PSA has welcomed the re-election of the Morrison Government and is committed to working together to ensure pharmacists are adequately remunerated through the negotiation of the next Community Pharmacy Agreement.
Prior to the election, PSA asked the Government to commit to several actions to make adequate remuneration achievable. The Morrison Government confirmed those commitments to PSA.
‘Pharmacists are underpaid noting their key role in healthcare,’ said PSA National President Dr Chris Freeman. ‘This needs to be addressed as we head into negotiations for the next Community Pharmacy Agreement.’
The Hon Greg Hunt MP, Minister for Health, on behalf of the Coalition, announced earlier this year that PSA will be a signatory to the 7th Community Pharmacy Agreement (7CPA) in 2020. As a signatory to 7CPA, PSA will work to preserve the accessibility of community pharmacy for the delivery of healthcare services such as vaccinations, medication management and minor illness care. PSA will also ensure that the 7CPA utilises pharmacists to their full scope of practice and has pharmacists delivering services tailored to community needs.
Minister Hunt stated: ‘A re-elected Morrison Government will continue to support the pharmacy profession in meeting community health needs by ensuring that pharmacists are utilised to their full scope of practice.’
‘The Morrison Government agrees with PSA’s vision for the pharmacy profession outlined in the Pharmacists in 2023 report,’ said Minister Hunt. ‘This is in recognition that it will improve outcomes for patients, the profession and for Australia’s health system.’
Improving pharmacist remuneration is a key action from the Pharmacists in 2023 report. ‘It shows how an evolved healthcare system can empower pharmacists to provide more effective and efficient services,’ Dr Freeman said.
PSA also received a commitment from the Coalition to declare medicine safety a National Health Priority Area as requested by PSA in their Federal Budget Submission and in response to PSA’s Medicine Safety: Take Care report, which highlighted that $1.4 billion dollars is lost annually in our healthcare system because of safety issues associated with medicines.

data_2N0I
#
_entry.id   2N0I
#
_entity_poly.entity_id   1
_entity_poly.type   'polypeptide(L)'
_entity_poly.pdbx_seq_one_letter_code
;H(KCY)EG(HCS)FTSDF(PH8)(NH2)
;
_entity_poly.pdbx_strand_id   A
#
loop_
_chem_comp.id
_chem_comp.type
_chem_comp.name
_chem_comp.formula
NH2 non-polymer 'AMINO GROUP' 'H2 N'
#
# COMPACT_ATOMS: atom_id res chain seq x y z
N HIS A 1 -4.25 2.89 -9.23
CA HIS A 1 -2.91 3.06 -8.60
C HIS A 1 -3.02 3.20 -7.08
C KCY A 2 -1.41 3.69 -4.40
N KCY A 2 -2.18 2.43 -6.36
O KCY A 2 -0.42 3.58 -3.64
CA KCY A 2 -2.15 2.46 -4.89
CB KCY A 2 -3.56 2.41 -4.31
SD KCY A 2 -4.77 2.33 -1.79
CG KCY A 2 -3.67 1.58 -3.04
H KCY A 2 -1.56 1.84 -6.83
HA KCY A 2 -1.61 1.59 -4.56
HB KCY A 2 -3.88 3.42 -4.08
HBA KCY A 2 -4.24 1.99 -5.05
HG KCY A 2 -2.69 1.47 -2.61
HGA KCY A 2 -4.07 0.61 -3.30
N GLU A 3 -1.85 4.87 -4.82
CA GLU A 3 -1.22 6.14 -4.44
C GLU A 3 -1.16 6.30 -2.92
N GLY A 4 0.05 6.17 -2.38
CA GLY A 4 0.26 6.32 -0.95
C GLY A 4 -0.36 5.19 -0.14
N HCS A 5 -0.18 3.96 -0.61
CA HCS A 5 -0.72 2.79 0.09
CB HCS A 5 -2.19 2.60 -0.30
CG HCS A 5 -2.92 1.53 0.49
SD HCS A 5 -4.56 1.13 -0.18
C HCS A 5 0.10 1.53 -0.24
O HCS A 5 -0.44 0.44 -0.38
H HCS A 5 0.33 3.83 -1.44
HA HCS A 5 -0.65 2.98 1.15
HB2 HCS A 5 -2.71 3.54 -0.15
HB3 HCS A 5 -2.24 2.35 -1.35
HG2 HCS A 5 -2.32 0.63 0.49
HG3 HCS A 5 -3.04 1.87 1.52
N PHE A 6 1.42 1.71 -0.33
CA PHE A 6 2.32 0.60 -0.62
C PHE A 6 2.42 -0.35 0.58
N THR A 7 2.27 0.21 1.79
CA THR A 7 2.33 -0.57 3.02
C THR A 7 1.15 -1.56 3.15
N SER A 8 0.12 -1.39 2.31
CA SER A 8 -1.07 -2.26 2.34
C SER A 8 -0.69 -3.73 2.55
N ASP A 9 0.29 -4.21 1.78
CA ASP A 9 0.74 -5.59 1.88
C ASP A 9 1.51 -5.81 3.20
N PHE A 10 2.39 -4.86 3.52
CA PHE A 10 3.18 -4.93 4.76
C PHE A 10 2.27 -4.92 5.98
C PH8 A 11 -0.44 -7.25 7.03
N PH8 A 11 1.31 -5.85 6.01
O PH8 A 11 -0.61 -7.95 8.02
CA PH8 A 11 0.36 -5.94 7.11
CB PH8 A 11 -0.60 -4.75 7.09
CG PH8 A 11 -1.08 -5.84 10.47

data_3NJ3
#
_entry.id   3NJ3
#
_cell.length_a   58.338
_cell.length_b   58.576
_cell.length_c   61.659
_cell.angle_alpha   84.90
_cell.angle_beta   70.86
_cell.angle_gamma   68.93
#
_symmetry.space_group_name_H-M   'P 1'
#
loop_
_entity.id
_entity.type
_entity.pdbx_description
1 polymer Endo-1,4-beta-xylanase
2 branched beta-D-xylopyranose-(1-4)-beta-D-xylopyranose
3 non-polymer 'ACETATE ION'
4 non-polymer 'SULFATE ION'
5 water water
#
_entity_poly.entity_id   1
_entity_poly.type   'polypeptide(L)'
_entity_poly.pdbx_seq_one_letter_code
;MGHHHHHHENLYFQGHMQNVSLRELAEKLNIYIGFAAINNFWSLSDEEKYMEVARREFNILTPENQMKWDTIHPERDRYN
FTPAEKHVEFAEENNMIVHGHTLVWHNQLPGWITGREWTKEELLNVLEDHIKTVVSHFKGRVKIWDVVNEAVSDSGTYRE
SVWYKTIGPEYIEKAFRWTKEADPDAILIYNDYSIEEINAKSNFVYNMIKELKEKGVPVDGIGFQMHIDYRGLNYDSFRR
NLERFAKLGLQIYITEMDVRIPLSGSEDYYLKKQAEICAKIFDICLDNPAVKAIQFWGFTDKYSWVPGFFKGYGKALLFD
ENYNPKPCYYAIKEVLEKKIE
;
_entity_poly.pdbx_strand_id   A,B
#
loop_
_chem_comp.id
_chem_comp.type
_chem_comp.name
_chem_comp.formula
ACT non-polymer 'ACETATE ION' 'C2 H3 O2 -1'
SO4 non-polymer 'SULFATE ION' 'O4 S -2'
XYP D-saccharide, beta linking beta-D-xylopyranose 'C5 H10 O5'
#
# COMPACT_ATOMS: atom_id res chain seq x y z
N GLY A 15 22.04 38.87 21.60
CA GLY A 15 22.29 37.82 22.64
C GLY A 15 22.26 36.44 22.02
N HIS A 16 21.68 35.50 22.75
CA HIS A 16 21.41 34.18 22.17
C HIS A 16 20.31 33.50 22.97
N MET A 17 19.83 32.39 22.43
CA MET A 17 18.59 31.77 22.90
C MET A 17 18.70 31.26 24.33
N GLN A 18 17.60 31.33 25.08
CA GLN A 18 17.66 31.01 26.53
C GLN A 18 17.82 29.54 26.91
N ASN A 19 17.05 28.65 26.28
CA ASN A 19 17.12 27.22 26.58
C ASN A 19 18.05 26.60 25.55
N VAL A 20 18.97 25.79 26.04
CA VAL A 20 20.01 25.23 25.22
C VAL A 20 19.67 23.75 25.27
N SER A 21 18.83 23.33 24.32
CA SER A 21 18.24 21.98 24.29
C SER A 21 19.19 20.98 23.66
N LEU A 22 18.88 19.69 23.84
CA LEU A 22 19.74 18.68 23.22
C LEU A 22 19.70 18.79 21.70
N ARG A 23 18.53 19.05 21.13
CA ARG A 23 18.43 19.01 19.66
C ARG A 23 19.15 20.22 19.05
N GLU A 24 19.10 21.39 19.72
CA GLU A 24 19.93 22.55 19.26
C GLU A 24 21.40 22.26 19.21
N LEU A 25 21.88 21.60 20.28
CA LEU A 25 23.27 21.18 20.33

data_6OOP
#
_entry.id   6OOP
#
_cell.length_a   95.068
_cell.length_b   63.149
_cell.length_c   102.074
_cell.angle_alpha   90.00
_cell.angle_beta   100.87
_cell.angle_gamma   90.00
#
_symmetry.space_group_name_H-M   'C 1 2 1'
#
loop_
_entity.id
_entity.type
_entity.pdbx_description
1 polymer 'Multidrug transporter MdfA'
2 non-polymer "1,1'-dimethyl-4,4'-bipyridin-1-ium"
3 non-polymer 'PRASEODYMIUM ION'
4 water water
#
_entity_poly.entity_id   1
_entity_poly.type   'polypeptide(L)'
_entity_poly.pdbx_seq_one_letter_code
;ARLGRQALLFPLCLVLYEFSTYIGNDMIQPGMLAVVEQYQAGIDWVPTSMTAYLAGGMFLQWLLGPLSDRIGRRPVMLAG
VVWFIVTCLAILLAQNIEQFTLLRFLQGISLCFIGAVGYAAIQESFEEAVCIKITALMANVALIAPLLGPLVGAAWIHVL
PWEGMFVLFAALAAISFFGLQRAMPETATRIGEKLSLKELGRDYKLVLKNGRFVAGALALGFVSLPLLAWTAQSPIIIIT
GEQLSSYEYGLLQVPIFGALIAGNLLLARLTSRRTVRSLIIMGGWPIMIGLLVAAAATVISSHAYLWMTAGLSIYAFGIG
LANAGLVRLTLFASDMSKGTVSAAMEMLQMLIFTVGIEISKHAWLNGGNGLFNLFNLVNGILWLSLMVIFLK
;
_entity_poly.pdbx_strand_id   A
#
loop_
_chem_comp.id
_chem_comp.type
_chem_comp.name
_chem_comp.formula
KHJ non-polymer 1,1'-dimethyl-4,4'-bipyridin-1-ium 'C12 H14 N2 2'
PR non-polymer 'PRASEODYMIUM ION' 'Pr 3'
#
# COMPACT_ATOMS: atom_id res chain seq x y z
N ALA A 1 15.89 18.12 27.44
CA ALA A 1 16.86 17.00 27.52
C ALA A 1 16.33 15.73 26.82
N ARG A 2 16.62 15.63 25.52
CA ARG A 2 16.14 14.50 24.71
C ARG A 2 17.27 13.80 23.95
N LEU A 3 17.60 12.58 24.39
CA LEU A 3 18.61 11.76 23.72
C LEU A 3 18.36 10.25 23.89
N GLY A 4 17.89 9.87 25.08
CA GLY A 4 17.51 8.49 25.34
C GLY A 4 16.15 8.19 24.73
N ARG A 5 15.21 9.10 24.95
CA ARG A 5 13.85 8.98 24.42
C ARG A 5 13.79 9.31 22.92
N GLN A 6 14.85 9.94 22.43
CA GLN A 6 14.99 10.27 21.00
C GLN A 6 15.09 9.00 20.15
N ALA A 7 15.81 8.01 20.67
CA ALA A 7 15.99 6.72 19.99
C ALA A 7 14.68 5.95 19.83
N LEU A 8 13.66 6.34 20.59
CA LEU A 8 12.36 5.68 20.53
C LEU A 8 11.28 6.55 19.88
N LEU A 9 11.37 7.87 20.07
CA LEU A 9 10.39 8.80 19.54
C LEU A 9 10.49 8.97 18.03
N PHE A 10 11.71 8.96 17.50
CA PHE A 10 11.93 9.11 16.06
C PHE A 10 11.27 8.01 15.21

Minister Hunt stated that the Coalition will work through the Council of Australian Governments Health Council, the Australian Commission of Safety and Quality in Healthcare, PSA and key stakeholders to support the initiation of this priority.
This commitment highlights the pivotal role PSA will play in shaping the future of medicine safety in Australia.
PSA will also ensure that the 7CPA utilises pharmacists to their full scope of practice and enables pharmacists to deliver services tailored to community needs. PSA will engage with the Government on aligning the incentives for pharmacists to support rural and remote communities with those of other health practitioners.
Dr Freeman said that Australians living in rural and remote areas are more likely to have poorer health outcomes than people in urban centres.
‘Pharmacists could play a much greater role in rural and remote areas, where they are often one of the only health providers. It’s only logical that the incentives for other health professionals should be available to pharmacists as well.
‘All of these commitments, if fulfilled, will further unlock the potential of pharmacists and allow them to improve healthcare access and outcomes for Australians, and reduce variabilities in care.
‘PSA looks forward to working closely with the Morrison Government and Minister Hunt, with whom we have an excellent working relationship, to make full use of pharmacists’ expertise and clinical training to improve access to care and medicine safety for all Australians,’ Dr Freeman said.